In honor of Caribbean-American heritage month, art from the islands is taking over New York in June. A new exhibition titled, "Caribbean: Crossroads of the World," is bringing 500 works of art from over 400 years and 39 countries to three museums in one city. Whew!

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Some works are Eurocentric representations of encountering difference, such as Augustin Brunias' 18th century painting, titled, "Pacification with the maroon negroes in the island of Jamaica." This work presents British power at its apex, although the inhabitants seem unimpressed by these "properly dressed" white gentlemen before them. In Brunias' eyes, Jamaicans and Europeans are polar opposites, and they stare at each other in disbelief before the lush Caribbean landscape.

In other works, however, difference is not something experienced with another group or person but inside oneself. Albert Chong's 1987 piece "Throne for the Ancestors" presents its subject in a ghostly state of in-between. Although his hand and feet are relatively defined in the silver print, his face and body are deliberately obscured, fading into the drape behind him.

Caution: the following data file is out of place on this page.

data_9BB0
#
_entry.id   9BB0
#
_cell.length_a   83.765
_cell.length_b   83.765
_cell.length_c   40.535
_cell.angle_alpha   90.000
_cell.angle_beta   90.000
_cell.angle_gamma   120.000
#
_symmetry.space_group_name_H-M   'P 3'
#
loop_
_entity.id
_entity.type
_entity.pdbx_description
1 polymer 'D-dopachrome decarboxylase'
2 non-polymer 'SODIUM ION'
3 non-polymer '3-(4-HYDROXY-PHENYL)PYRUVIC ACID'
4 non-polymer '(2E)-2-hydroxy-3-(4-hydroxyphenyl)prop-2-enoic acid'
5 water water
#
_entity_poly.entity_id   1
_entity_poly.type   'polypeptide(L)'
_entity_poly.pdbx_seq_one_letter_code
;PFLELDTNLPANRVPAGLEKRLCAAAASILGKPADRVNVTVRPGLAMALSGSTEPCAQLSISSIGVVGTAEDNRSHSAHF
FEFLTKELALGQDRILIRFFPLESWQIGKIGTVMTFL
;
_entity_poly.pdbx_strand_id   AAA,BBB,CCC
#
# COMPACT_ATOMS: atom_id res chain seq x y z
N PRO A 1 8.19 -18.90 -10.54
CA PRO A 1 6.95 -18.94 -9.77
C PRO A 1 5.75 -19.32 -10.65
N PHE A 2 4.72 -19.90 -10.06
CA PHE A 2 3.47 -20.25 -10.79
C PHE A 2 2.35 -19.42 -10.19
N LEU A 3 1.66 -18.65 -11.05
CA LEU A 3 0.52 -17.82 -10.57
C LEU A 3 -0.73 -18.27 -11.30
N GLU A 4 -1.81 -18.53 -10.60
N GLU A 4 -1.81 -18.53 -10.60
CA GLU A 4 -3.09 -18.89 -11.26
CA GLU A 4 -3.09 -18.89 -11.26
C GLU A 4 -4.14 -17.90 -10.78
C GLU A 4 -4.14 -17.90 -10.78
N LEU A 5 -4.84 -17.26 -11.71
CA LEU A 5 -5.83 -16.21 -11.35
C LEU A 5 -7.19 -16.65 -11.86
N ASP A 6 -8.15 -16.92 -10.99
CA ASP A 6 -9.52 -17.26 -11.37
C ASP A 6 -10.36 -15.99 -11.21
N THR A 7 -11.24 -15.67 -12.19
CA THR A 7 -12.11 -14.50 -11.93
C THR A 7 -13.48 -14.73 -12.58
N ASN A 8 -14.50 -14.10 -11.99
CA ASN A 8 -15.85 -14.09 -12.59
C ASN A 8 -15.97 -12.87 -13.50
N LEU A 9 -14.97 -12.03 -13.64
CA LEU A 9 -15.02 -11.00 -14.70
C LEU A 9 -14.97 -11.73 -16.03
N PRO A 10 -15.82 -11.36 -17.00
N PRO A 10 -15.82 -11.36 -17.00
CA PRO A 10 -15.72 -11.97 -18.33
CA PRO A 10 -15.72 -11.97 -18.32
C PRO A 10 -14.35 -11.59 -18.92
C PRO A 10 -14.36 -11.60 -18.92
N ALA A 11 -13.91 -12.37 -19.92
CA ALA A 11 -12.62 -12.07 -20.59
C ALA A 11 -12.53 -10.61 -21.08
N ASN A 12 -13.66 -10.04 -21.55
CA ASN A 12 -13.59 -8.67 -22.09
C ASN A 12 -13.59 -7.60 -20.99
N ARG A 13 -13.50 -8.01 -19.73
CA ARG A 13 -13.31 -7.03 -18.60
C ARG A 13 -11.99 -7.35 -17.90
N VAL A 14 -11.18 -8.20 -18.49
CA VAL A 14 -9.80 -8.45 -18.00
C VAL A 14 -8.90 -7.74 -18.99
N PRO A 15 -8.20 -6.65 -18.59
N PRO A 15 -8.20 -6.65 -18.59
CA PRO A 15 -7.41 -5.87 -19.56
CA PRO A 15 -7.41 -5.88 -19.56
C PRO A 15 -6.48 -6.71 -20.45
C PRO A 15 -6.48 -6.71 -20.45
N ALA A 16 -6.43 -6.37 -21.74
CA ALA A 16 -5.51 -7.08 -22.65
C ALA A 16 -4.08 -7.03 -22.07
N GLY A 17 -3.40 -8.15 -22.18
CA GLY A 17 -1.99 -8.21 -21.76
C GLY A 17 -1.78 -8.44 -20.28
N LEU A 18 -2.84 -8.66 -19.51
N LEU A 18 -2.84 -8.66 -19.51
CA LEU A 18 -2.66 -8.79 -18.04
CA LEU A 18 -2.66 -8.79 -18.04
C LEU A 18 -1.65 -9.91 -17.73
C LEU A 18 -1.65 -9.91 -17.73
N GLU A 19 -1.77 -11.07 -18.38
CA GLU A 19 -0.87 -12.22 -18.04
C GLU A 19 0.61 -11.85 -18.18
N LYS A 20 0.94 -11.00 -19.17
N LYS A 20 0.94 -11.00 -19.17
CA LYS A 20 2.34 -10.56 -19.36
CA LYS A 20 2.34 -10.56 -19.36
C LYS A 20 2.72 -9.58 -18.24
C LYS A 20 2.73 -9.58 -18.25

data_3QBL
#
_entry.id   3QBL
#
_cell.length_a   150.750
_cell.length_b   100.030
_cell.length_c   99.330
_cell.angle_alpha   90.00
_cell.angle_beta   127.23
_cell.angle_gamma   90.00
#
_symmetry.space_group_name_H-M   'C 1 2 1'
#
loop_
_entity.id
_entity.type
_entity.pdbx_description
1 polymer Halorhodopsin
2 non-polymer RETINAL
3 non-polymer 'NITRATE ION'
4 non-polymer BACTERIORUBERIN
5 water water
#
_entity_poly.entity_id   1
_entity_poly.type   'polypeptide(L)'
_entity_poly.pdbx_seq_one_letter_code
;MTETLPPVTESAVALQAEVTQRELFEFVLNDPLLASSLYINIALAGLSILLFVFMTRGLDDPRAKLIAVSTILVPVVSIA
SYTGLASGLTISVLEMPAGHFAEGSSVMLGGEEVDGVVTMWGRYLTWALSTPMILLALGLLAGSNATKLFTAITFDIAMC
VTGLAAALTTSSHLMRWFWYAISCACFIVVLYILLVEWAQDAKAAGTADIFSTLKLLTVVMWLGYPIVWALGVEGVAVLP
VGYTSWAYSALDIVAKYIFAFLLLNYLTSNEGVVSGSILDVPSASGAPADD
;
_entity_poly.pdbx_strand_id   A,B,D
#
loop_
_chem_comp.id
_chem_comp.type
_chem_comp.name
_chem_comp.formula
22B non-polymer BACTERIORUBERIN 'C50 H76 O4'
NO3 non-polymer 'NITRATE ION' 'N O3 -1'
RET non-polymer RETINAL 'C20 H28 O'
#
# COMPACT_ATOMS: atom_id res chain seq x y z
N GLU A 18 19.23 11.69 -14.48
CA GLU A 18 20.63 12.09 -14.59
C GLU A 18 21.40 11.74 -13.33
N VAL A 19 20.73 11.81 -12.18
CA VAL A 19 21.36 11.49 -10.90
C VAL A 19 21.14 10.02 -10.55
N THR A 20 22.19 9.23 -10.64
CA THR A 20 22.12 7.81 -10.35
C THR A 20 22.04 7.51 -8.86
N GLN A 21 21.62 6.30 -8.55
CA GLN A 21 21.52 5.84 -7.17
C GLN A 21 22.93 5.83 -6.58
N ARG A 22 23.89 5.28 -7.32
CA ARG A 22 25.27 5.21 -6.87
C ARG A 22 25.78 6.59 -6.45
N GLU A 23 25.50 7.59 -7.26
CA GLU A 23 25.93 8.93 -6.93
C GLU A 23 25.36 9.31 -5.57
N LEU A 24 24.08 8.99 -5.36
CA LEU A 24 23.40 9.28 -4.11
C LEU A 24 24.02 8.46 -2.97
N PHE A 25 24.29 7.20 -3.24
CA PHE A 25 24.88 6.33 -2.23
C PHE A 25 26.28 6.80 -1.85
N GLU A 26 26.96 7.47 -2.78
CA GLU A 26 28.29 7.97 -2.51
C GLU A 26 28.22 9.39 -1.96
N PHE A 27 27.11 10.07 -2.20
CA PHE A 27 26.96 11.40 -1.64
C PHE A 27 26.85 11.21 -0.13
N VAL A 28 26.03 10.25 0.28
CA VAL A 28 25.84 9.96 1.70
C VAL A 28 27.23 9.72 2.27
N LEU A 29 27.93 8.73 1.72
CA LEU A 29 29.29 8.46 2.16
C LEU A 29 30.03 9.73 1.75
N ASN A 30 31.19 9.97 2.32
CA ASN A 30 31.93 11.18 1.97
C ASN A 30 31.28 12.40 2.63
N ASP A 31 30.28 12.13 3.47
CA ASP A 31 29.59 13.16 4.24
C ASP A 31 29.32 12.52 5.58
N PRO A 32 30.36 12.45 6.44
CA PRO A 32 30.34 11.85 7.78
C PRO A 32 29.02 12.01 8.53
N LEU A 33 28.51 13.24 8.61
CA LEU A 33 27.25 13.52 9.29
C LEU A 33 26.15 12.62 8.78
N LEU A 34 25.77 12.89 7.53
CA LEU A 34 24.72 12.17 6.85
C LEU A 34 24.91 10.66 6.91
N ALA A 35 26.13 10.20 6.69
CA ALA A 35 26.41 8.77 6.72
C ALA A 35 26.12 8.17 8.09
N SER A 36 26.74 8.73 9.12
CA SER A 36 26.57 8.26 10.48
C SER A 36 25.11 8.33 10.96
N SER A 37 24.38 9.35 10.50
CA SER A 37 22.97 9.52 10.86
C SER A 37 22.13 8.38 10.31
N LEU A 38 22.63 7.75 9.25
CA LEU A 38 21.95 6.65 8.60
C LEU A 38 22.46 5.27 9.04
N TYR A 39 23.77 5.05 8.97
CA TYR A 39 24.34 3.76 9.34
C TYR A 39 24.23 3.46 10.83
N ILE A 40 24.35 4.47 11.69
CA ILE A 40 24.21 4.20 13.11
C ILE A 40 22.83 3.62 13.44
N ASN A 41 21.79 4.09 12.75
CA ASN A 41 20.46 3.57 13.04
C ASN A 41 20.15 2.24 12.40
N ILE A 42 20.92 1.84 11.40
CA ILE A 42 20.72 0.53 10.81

The unprecedented exhibition is as diverse as it sounds, juggling the historical, the mythical, the traditional, the subversive, the critical and the celebratory all at once. We see artists take on Carnival, slavery, pop culture, powerful women, and Castro through multiple lenses. As a result, these pieces present radically different understandings of difference, identity and art throughout time, and it's a great opportunity to compare these views when the opportunity arises.

'Caribbean: Crossroads of the World' will show at El Museo del Barrio: June 12, 2012 to January 6, 2013, Queens Museum of Art: June 17, 2012 to January 6, 2013, and The Studio Museum in Harlem: June 14, 2012 to October 21.

Let us know what you think of the preview of the works below:

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Agustin Brunias, (Italy, c.1730-1796)
Pacification with the maroon negroes in the island of Jamaica
Oil on canvas, 22 x 24 inches
Private Collection

Correction: A previous edition of this article stated the exhibition featured work from 28 countries, when it in fact features work from 39.

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